Logistic ch. 3

logistics management
used in private business sectors but also in the public/government and nonprofit sectors. In addition, service organizations such as banks, hospitals, restaurants, and hotels have logistics challenges and issues, and logistics management is an appropriate and growing activity for service organizations.
inventory
management of materials in motion and at rest
customers
get it to the right customer, at the right time, at the right quality, in the right condition (7 R’s of logistics”
international society of logistics
the art and science of management, engineering, and technical activities concerned with requirements, design, and supplying and maintaining resources to support objectives, plans, and operations
utility/value
Providing time and place utility/value of materials and products in support of organization objectives
council of supply chain management professionals
That part of the supply chain process that plans, implements, and controls the efficient, effective flow and storage of goods, services, and related information from point of origin to point of consumption in order to meet customer requirements
component support
Supply management for the plant (inbound logistics) and distribution management for the firm’s customers (outbound logistics)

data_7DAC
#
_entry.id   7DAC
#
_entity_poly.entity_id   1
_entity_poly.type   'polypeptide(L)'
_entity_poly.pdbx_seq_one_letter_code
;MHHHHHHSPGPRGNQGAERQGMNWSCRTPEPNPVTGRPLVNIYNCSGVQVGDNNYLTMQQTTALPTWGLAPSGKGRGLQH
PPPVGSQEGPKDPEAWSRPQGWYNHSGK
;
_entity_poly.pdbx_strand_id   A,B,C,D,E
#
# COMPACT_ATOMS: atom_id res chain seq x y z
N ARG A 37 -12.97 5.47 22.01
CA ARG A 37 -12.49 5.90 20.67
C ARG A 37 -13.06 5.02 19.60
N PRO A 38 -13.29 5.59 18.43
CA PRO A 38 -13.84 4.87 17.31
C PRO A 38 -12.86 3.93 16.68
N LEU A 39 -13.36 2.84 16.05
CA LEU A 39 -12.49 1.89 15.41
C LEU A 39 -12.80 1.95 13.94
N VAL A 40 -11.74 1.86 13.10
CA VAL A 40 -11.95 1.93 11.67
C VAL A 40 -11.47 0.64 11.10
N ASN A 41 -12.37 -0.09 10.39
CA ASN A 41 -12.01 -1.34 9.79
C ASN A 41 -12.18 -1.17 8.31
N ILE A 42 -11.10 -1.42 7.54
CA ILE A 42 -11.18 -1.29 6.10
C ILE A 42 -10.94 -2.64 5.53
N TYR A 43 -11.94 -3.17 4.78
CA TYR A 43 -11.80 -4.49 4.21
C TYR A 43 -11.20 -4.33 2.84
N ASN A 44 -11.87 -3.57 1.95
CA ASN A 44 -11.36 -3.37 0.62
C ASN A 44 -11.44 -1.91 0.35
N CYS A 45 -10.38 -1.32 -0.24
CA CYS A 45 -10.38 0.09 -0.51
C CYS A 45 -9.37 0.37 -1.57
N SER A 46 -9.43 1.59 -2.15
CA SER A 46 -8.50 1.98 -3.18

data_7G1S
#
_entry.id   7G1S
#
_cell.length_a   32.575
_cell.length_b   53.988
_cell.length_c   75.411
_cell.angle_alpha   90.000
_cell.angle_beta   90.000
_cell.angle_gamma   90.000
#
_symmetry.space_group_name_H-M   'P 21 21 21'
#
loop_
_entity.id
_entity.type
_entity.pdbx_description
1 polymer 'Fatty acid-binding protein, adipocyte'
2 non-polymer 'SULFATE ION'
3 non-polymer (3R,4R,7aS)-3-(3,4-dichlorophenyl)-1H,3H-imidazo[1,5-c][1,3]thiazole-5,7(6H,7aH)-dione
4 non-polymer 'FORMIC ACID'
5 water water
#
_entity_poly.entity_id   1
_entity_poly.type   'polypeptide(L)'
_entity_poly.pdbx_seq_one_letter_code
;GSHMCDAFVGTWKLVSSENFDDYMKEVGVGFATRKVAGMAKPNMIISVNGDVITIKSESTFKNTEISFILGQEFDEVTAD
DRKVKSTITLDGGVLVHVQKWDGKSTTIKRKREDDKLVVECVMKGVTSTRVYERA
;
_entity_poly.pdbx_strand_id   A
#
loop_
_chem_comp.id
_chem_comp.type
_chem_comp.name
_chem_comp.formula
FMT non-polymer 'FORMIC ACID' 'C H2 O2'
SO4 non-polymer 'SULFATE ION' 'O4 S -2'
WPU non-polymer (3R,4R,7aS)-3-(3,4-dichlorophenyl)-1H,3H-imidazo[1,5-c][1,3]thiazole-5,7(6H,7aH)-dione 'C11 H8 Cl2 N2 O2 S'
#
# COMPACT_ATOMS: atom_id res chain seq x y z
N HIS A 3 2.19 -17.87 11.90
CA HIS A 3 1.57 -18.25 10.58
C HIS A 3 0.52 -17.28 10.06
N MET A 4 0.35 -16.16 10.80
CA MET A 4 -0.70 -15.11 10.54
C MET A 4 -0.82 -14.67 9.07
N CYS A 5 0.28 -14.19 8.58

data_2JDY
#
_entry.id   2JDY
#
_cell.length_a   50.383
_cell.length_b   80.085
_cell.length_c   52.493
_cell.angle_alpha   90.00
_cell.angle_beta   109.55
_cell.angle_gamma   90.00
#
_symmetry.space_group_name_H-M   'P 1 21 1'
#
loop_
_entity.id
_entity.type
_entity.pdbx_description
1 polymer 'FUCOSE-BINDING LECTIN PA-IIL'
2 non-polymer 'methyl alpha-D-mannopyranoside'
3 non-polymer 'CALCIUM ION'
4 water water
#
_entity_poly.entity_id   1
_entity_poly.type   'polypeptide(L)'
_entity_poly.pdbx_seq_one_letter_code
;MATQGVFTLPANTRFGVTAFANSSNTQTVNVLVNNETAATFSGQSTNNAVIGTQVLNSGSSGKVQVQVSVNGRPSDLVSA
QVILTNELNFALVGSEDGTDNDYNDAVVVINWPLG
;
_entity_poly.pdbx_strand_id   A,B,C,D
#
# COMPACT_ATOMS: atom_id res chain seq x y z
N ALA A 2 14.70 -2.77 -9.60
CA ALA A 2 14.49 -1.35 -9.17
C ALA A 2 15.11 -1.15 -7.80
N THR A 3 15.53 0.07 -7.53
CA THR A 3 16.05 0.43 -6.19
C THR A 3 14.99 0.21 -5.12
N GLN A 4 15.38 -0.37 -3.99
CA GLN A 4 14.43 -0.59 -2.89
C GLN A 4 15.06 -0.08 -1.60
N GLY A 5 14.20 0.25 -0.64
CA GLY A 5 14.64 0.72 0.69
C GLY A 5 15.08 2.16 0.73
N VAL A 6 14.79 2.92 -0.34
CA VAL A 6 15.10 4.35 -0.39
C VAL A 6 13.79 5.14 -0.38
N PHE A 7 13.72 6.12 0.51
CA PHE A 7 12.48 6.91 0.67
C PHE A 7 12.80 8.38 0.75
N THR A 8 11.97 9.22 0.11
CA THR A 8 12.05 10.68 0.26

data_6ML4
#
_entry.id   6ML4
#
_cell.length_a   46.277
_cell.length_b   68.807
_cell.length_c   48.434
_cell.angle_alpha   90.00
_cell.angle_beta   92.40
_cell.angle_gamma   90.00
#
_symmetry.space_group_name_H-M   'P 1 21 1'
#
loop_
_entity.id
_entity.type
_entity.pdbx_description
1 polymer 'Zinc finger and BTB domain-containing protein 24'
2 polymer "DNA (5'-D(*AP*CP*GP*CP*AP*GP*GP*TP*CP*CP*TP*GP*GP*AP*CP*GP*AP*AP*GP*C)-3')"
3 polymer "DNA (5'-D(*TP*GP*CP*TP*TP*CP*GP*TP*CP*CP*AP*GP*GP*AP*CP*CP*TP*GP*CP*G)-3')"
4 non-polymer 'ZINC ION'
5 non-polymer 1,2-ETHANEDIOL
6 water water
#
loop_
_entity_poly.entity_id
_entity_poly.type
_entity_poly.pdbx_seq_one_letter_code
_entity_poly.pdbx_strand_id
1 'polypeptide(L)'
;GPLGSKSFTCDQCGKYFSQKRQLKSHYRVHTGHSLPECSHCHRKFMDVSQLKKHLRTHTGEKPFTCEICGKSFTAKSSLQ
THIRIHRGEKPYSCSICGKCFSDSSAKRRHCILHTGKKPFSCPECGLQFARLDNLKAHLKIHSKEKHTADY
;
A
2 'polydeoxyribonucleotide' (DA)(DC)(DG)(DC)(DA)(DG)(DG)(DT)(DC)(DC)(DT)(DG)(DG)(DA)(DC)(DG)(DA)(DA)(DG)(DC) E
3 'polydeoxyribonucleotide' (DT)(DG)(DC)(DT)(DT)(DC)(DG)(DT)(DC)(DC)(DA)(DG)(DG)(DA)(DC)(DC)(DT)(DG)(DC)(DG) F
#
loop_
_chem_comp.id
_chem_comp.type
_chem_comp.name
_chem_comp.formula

dictionary
branch of military science having to do with procuring, maintaining, and transporting material, personnel, and facilities
physical distribution
focuses on the outbound side of the logistics system ( plant to market)
business logistics
That part of the supply chain that plans, implements, and controls the efficient, effective, flow and storage of goods, services, and related information from point of origin to point of consumption in order to meet customer requirements.
military logistics
The design and integration of all aspects of support for the operational capability of the military forces (deployed or in garrison) and their equipment to ensure readiness, reliability, and efficiency.
event logistics